U.K. Home Prices to Drop Next Year as Government Spending Cuts Take Effect

U.K. home prices will fall next year, extending a decline that began in the third quarter, as mortgage restrictions and government spending cuts discourage buyers, a Bloomberg News survey showed.

The median estimate of 23 banks, brokers and property forecasters that took part in the survey was for a decline of about 2.5 percent. Predictions ranged from a gain of 3 percent to a drop of 10 percent.

A 12-month home price rally ended after the government announced tax increases and the biggest budget reductions since World War II. Next year, property values will fall most in northeast England, Northern Ireland and parts of Scotland, according to David Newnes, managing director of LSL Property Services Plc’s chain of residential-property brokers.

“Buyers remain tentative about the impact of government spending cuts and the prospect of unemployment in 2011,” Newnes said. “There are simply too many properties coming onto the market that are struggling to find buyers.”

Consumer confidence sank to a four-month low in December, research group GfK NOP said on Dec. 21. Prime Minister David Cameron in October set a goal of eliminating 330,000 government jobs and more than three quarters of the record public deficit by 2015.

Regional Differences

Home prices fell 2.3 percent in November from a year earlier in northeast England, the region with the lowest average home price, compared with a 6.8 percent increase in London, Land Registry data showed today.

Property values were probably little changed in 2010 after a second-half slide wiped out most of the gains in the first six months, according to the survey.

“There’s going to be significant public-sector job losses and people are just expecting the private sector to muddle through and soak up” the unemployed, said Ed Stansfield, an analyst at Capital Economics Ltd. The jobless rate will rise to 3 million by 2012, the London-based research company predicts. The total was 2.5 million at the end of October, measured by International Labor Organization standards.

All the respondents to the survey said London will fare best next year, with price growth of zero to five percent. They cited the capital’s comparatively small number of government jobs and the city’s appeal to overseas buyers.

Less Lending

Monthly mortgage approvals have fallen to about half the average of the past decade as banks repair balance sheets and reduce property liabilities. Home loans will probably total 135 billion pounds ($208 billion) in 2011, unchanged from this year, according to the Council of Mortgage Lenders. Loans totaled 300 billion pounds in 2007, the year prices reached a peak.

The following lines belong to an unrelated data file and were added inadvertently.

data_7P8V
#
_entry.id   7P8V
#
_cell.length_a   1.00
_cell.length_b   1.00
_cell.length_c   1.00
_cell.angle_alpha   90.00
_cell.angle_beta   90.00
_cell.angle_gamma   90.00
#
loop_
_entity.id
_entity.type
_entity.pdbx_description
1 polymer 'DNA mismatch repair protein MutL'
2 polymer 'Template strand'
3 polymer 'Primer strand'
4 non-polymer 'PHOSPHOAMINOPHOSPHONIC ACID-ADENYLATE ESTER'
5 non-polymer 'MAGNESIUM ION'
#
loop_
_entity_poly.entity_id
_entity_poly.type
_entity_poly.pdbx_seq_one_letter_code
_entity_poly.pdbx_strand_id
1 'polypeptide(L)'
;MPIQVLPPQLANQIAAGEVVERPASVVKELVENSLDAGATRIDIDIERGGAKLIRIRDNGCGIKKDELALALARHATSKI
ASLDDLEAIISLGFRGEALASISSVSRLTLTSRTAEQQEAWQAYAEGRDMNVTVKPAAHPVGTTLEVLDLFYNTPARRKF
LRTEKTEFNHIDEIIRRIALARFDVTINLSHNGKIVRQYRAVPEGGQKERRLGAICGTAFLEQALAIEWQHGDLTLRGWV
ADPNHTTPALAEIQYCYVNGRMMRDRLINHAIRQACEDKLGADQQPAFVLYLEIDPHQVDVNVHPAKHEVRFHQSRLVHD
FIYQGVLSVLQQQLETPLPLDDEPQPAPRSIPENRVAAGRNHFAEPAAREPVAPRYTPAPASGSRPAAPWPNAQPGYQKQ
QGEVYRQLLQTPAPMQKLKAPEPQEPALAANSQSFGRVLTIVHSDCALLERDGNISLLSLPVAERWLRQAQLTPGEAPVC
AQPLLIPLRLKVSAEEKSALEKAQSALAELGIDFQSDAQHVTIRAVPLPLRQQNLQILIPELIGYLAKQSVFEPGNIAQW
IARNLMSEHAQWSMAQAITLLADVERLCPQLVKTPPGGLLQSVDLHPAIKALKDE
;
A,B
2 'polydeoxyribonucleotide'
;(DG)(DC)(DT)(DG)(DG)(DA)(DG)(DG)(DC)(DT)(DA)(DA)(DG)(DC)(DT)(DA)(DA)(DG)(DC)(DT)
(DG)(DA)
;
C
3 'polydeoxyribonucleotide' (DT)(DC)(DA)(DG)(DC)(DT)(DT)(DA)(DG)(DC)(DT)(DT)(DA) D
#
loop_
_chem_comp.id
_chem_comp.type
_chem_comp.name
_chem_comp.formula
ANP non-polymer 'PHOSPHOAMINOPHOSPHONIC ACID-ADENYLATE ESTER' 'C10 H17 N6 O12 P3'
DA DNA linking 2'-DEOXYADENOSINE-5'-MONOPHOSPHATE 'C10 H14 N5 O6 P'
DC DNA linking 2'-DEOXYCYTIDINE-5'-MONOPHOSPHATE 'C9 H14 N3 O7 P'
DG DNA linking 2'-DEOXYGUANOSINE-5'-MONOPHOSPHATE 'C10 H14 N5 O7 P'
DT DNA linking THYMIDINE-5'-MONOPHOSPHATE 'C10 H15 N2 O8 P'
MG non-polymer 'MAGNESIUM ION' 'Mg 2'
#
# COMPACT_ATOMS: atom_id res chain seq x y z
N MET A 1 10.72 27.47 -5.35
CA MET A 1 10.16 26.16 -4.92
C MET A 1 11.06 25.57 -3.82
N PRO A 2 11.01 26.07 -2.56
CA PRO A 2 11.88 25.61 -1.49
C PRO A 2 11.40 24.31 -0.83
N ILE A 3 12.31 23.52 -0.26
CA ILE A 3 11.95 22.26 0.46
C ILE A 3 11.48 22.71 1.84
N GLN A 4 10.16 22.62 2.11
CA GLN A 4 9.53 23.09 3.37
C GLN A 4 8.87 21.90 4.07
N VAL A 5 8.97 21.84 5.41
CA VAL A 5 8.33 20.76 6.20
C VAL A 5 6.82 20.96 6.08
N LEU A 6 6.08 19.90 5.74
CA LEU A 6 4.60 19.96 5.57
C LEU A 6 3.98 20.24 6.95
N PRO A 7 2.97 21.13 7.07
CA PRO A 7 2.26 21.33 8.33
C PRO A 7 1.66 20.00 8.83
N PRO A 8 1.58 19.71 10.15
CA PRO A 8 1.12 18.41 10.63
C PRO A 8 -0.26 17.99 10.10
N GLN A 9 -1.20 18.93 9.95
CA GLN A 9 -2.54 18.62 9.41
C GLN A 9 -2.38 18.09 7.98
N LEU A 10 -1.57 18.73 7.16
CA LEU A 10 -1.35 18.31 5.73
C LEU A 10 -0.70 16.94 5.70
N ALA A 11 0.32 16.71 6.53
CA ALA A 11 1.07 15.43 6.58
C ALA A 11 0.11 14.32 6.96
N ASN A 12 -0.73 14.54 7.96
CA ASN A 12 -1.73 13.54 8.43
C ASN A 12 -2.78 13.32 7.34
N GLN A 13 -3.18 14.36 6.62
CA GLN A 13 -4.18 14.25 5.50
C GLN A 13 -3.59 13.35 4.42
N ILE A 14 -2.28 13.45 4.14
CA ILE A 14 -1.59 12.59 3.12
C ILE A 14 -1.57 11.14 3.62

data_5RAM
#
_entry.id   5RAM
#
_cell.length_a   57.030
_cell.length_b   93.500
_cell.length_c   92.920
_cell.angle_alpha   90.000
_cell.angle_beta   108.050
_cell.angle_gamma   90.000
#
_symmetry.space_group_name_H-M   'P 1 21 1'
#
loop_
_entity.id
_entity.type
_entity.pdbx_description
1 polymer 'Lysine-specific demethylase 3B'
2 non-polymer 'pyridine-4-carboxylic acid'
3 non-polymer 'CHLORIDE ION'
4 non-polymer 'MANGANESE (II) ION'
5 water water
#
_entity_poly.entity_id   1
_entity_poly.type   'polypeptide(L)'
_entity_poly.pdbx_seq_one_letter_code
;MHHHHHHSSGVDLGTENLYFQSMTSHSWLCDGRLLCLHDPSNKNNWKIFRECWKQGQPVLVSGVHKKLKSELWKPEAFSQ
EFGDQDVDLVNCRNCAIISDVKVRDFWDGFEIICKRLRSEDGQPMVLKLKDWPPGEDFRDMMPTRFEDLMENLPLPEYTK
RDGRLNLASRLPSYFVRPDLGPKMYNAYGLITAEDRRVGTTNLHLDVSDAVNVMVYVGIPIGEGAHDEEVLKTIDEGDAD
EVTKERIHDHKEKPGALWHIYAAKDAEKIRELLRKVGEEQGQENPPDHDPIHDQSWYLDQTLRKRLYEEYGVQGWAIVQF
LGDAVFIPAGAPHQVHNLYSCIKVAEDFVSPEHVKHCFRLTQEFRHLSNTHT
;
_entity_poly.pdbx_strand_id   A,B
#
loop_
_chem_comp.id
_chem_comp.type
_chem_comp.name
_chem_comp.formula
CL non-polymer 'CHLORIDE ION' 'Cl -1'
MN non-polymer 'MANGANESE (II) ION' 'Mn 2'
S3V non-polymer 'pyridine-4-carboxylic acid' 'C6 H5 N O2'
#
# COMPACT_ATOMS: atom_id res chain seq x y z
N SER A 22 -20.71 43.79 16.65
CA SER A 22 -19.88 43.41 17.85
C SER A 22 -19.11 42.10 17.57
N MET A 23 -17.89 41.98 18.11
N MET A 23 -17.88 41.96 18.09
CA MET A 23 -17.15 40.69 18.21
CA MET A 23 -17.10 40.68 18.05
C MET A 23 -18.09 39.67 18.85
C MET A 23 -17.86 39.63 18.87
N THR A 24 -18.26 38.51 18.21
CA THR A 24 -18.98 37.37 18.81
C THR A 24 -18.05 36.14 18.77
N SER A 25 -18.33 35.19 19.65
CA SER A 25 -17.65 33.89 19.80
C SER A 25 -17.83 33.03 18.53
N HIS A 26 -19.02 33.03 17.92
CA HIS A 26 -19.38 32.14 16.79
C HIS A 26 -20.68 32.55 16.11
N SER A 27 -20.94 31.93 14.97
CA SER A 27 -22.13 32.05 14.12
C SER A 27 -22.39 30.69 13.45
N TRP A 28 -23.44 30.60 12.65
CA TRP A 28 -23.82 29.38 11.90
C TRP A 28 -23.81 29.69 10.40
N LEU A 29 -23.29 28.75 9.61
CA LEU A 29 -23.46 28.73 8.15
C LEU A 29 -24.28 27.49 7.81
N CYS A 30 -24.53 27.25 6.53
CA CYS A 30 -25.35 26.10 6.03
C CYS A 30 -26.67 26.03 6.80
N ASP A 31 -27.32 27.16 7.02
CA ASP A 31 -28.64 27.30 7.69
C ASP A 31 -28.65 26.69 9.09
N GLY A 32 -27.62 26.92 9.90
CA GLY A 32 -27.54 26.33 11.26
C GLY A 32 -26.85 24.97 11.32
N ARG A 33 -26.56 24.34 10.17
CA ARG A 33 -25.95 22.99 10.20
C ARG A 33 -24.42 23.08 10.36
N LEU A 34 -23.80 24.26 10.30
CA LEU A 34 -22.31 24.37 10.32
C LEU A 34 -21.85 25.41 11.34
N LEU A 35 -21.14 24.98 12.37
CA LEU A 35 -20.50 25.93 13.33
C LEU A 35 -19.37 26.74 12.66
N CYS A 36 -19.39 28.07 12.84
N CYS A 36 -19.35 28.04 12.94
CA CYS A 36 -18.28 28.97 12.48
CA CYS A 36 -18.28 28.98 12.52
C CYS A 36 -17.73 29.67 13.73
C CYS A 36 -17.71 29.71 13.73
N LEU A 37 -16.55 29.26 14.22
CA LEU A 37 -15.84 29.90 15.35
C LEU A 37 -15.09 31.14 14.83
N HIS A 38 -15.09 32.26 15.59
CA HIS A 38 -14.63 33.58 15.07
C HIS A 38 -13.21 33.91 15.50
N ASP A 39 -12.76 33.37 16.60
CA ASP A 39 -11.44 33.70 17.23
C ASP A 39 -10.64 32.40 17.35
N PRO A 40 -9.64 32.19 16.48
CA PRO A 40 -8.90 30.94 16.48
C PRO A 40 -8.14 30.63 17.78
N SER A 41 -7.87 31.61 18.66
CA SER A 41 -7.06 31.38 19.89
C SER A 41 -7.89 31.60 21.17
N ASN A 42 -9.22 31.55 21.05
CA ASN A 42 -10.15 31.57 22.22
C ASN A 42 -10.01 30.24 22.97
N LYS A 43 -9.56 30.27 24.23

Net lending is likely to fall by a third to 6 billion pounds in 2011 as record-low interest rates prompt borrowers to repay loans, the CML said. The 2008 total was 40 billion pounds.

No more than 900,000 homes will be sold next year, according to the CML. That compares with 1.6 million transactions in 2007.

Low borrowing costs will limit the number of properties coming onto the market through foreclosures and distress sales, preventing a deeper slide in Britain’s 5.5 trillion-pound housing market, according to participants in the survey.

The Bank of England has held its key interest rate at a record low of 0.5 percent since March 2009 and kept a 200 billion-pound bond-purchase program in place. The rate may be unchanged “for the whole of next year,” the CML said.

Banks may show an increased willingness to lend and pass on the low interest rates starting in the second half of 2011, according to a report by the Centre for Economics & Business Research for property broker Chesterton Humberts.

Next year “will be a year of two halves for U.K. house prices,” it said. Low interest rates may push up prices in 2012 and 2013 to levels that are unsustainable in the long term, CEBR said.

4CAST                                       0
CAPITAL ECONOMICS                         -10
CARTER JONAS                               -5
CB RICHARD ELLIS                           -4
CHESTERTON HUMBERTS-CEBR                  0.9
CLUTTONS                                   -0.1
COMMERZBANK                                 0
COUNTRYWIDE                                -2.5
HAMPTONS INTERNATIONAL                     -4
IHS GLOBAL INSIGHT                         -7
INTESA-SANPAOLO                             0
INVESTEC                                   -2
JONES LANG LASALLE                         -1
KNIGHT FRANK                               -6
LSL PROPERTY SERVICES                      -4.5
NATIONAL AUSTRALIA BANK                    -4
SAVILLS                                    -3
SCHRODERS                                   3
SOCIETE GENERALE                           -5
SPICERHAART                                -1
WINKWORTH                                   0

To contact the reporter on this story: Simon Packard in London at packard@bloomberg.net.

To contact the editor responsible for this story: Andrew Blackman at ablackman@bloomberg.net.

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